Beyond "Life with a Star" and "Mendelssohn is on the Roof" Weil's fiction is woefully underrepresented in English-language translations. A limited edition of "Colors," was recently available through University of Michigan Press in a limited run. At this writing, his other novels have not been translated into English.

Only Life with a Star and Mendelssohn is on the Roof, Moskva-hranice, and Dřevená lžice have been reprinted in Czech.

The 110th anniversary of the birth of Jiří Weil marked by premiere of concert performance of a ballet "MAKANNA" written by the Czech composer and organist Irena Kosíková, based on his novel Makanna otec divů. The concert featured Jan Židlický as narrator, the Czech cellist František Brikcius and the Talich Chamber Orchestra conducted by Maestro Jan Talich. "Makanna" was held under the auspices of Sir Tom Stoppard and Václav Havel to commemorate the 110th anniversary of the birth of Jiří Weil (1900–1959) and as part of the "Daniel Pearl World Music Days" and made possible by the cooperation of the National Gallery, the Jewish Museum in Prague, and the City of Prague.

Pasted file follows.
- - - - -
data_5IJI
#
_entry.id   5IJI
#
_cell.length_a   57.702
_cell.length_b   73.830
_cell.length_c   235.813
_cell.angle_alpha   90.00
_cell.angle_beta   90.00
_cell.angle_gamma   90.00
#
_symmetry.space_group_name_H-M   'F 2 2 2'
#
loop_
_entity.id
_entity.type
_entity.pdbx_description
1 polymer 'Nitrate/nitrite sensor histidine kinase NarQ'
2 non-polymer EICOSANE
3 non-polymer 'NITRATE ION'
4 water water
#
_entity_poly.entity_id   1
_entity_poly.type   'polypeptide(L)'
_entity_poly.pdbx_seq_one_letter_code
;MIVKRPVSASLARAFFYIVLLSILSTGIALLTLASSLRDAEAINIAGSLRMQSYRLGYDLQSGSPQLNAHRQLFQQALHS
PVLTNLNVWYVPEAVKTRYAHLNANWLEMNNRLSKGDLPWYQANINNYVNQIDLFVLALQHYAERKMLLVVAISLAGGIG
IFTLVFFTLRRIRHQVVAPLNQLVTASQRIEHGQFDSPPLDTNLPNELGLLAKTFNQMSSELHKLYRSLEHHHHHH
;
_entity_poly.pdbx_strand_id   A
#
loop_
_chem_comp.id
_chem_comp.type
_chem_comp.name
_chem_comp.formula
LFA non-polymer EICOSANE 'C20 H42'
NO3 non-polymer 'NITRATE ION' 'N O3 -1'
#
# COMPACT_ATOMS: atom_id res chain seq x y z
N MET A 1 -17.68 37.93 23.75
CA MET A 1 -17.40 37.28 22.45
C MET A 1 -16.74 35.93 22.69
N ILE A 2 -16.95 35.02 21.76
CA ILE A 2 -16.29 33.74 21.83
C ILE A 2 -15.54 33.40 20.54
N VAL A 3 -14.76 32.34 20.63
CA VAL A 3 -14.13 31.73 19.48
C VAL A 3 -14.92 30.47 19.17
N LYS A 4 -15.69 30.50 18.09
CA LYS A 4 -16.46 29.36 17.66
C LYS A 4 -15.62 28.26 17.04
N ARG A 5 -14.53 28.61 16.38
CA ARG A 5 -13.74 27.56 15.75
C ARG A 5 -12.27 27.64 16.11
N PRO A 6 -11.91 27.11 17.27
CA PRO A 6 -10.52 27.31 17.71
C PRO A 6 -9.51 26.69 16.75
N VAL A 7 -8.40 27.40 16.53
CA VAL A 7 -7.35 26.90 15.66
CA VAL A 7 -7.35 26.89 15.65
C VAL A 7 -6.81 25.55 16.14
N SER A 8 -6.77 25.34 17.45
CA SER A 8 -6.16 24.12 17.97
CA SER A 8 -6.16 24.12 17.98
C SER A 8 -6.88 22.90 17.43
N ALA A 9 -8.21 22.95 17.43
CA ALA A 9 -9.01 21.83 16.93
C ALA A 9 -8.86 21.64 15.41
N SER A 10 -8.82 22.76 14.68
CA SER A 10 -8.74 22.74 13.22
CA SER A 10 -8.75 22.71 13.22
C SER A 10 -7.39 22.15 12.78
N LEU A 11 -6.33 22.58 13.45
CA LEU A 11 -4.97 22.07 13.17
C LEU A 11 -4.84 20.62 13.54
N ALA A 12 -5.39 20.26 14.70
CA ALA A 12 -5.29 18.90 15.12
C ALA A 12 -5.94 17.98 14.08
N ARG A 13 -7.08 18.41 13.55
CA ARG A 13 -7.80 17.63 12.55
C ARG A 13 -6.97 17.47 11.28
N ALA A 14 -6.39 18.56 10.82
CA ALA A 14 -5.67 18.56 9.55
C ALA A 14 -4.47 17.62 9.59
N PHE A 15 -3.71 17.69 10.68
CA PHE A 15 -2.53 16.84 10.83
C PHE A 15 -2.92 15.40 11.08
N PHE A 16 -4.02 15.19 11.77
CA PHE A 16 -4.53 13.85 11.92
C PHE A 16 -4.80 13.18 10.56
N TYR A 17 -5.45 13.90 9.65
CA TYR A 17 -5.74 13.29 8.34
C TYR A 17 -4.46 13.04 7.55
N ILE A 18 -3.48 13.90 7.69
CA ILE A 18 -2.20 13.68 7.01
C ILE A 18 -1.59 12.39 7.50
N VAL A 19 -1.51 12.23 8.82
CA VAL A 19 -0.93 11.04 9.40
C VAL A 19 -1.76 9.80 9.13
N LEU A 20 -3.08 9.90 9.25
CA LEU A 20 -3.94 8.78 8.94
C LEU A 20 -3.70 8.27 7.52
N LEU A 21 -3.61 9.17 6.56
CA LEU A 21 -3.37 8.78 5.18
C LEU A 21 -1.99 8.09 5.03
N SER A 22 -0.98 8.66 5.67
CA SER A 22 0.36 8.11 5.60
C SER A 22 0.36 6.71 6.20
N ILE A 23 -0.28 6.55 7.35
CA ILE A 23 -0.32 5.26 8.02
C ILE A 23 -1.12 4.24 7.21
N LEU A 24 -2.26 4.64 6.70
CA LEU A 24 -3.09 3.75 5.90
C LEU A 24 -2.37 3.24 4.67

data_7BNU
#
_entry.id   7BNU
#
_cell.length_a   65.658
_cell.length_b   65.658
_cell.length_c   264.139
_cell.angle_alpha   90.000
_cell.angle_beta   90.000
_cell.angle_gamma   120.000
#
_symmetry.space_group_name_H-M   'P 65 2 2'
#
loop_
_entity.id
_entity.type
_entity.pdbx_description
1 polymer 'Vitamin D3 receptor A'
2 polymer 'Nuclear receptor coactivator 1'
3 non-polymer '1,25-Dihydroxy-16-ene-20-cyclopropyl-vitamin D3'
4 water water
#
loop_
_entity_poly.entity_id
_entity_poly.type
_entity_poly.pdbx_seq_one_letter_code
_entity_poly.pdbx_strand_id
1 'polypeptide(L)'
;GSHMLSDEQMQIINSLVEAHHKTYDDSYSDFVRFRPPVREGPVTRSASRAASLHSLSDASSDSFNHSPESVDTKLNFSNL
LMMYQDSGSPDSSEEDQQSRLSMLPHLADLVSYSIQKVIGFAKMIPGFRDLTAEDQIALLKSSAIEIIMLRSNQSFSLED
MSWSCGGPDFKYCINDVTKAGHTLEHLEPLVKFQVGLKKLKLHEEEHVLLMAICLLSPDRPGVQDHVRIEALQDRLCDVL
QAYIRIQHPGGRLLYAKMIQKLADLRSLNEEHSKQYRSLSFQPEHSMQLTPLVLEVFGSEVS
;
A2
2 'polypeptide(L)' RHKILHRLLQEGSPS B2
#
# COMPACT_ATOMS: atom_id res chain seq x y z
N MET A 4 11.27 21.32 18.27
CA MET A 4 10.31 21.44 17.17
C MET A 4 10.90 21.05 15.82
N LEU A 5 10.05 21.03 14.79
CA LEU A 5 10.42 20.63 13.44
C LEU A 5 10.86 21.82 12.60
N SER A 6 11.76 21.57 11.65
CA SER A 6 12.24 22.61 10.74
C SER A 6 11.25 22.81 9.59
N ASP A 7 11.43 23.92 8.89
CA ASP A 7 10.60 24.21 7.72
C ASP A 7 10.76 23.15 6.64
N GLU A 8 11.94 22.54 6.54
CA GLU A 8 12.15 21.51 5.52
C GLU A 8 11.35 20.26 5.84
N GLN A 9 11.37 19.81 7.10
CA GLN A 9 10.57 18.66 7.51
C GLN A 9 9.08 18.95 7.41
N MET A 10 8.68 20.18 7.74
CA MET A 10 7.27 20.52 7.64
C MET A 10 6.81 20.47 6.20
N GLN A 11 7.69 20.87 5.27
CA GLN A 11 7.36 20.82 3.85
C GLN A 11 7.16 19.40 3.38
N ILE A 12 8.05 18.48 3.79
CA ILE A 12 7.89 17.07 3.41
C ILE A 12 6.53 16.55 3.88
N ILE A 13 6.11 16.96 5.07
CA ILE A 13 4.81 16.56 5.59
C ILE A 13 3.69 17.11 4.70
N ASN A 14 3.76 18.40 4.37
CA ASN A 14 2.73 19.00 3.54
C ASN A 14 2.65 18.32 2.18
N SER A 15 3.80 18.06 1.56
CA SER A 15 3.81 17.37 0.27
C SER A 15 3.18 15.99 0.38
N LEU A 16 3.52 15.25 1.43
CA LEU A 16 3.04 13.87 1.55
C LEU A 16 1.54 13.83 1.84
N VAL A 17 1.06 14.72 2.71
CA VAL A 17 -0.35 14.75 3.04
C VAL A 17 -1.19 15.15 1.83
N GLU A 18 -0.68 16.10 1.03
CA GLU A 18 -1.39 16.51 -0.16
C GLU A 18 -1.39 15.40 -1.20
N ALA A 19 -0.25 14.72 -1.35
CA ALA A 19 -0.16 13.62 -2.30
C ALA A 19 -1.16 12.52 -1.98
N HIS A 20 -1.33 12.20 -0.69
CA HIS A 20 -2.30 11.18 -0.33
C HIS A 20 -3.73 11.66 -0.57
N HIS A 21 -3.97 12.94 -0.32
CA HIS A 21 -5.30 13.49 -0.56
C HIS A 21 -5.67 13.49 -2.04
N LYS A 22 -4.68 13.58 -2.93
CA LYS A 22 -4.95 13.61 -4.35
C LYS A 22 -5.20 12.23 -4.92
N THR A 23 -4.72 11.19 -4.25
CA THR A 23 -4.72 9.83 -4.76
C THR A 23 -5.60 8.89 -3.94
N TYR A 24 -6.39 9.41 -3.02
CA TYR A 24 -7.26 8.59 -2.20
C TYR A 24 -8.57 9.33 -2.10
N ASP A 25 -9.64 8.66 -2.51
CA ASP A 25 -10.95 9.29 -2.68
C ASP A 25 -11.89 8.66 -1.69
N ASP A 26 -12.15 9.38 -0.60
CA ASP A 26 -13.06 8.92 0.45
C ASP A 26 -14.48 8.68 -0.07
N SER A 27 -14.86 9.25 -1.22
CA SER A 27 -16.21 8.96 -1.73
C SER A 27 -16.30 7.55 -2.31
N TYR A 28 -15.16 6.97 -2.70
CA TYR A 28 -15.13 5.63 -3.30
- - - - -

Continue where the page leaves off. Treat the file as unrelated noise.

Work[edit]

  • Ruská revoluční literatura, 1924
  • Kulturní práce sovětského Ruska, 1924
  • Češi stavějí v zemi pětiletek, 1937
  • Moskva-hranice, 1937
  • Makanna, otec divů, 1946.
  • Barvy, 1946
  • Vzpomínky na Julia Fučíka, 1947
  • Life with a Star, 1949
  • Mír, 1949
  • Vězeň chillonský, 1957
  • Harfeník, 1958
  • Žalozpěv za 77 297 obětí, 1958
  • Na střeše je Mendelssohn, 1960
  • Hodina pravdy, hodina zkoušky, 1966
  • Moskva-Hranice, 1991
  • Dřevěná lžíce, 1992

Sources[edit]

  • Translated and condensed from "Die juedische Thematik in Werk Jiri Weils" Magisterarbeit von Andrea Daniela Schutte, 2004, Rheinische Friedrich-Wilhelms-Universität zu Bonn, Philosophischen Fakultät, Digitale Osteuropa-Bibliothek: Sprache und Kultur 1

Bibliography[edit]

References[edit]

  1. ^ http://www.brikcius.com/Projects.uk.Makanna.html
  2. ^ Sayer, Derek. The Coasts of Bohemia. Princeton University Press, 1998.
  3. ^ The Observer, Review Section, p.6, 2 September 2007

External links[edit]